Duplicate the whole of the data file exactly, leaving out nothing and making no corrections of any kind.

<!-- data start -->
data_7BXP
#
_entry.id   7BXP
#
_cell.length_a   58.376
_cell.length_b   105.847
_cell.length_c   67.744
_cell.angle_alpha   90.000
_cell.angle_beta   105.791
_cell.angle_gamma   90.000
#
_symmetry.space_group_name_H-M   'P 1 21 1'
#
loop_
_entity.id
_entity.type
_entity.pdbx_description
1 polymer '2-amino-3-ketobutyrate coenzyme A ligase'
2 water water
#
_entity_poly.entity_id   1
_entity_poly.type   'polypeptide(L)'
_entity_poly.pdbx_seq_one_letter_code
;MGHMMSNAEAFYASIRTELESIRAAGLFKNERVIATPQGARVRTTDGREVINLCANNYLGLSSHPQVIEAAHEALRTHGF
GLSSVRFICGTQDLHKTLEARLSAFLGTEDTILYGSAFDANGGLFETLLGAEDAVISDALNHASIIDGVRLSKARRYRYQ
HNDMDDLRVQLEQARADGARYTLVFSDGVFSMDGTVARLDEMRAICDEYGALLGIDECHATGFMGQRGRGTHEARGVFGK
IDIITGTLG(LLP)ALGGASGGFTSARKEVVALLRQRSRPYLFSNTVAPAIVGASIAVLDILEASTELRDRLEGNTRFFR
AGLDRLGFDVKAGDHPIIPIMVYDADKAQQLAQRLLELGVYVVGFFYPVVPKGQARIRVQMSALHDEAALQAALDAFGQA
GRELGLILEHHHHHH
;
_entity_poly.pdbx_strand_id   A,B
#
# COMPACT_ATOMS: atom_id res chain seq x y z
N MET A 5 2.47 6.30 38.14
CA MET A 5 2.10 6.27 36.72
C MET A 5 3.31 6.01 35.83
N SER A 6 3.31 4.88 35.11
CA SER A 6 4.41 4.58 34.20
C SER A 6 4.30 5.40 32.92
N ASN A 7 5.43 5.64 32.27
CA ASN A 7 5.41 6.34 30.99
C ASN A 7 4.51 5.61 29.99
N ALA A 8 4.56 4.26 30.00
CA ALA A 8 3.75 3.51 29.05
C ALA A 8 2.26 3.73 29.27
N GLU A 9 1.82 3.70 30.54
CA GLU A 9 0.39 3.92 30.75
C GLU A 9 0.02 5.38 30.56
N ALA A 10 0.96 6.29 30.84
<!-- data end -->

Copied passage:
data_7BXP
#
_entry.id   7BXP
#
_cell.length_a   58.376
_cell.length_b   105.847
_cell.length_c   67.744
_cell.angle_alpha   90.000
_cell.angle_beta   105.791
_cell.angle_gamma   90.000
#
_symmetry.space_group_name_H-M   'P 1 21 1'
#
loop_
_entity.id
_entity.type
_entity.pdbx_description
1 polymer '2-amino-3-ketobutyrate coenzyme A ligase'
2 water water
#
_entity_poly.entity_id   1
_entity_poly.type   'polypeptide(L)'
_entity_poly.pdbx_seq_one_letter_code
;MGHMMSNAEAFYASIRTELESIRAAGLFKNERVIATPQGARVRTTDGREVINLCANNYLGLSSHPQVIEAAHEALRTHGF
GLSSVRFICGTQDLHKTLEARLSAFLGTEDTILYGSAFDANGGLFETLLGAEDAVISDALNHASIIDGVRLSKARRYRYQ
HNDMDDLRVQLEQARADGARYTLVFSDGVFSMDGTVARLDEMRAICDEYGALLGIDECHATGFMGQRGRGTHEARGVFGK
IDIITGTLG(LLP)ALGGASGGFTSARKEVVALLRQRSRPYLFSNTVAPAIVGASIAVLDILEASTELRDRLEGNTRFFR
AGLDRLGFDVKAGDHPIIPIMVYDADKAQQLAQRLLELGVYVVGFFYPVVPKGQARIRVQMSALHDEAALQAALDAFGQA
GRELGLILEHHHHHH
;
_entity_poly.pdbx_strand_id   A,B
#
# COMPACT_ATOMS: atom_id res chain seq x y z
N MET A 5 2.47 6.30 38.14
CA MET A 5 2.10 6.27 36.72
C MET A 5 3.31 6.01 35.83
N SER A 6 3.31 4.88 35.11
CA SER A 6 4.41 4.58 34.20
C SER A 6 4.30 5.40 32.92
N ASN A 7 5.43 5.64 32.27
CA ASN A 7 5.41 6.34 30.99
C ASN A 7 4.51 5.61 29.99
N ALA A 8 4.56 4.26 30.00
CA ALA A 8 3.75 3.51 29.05
C ALA A 8 2.26 3.73 29.27
N GLU A 9 1.82 3.70 30.54
CA GLU A 9 0.39 3.92 30.75
C GLU A 9 0.02 5.38 30.56
N ALA A 10 0.96 6.29 30.84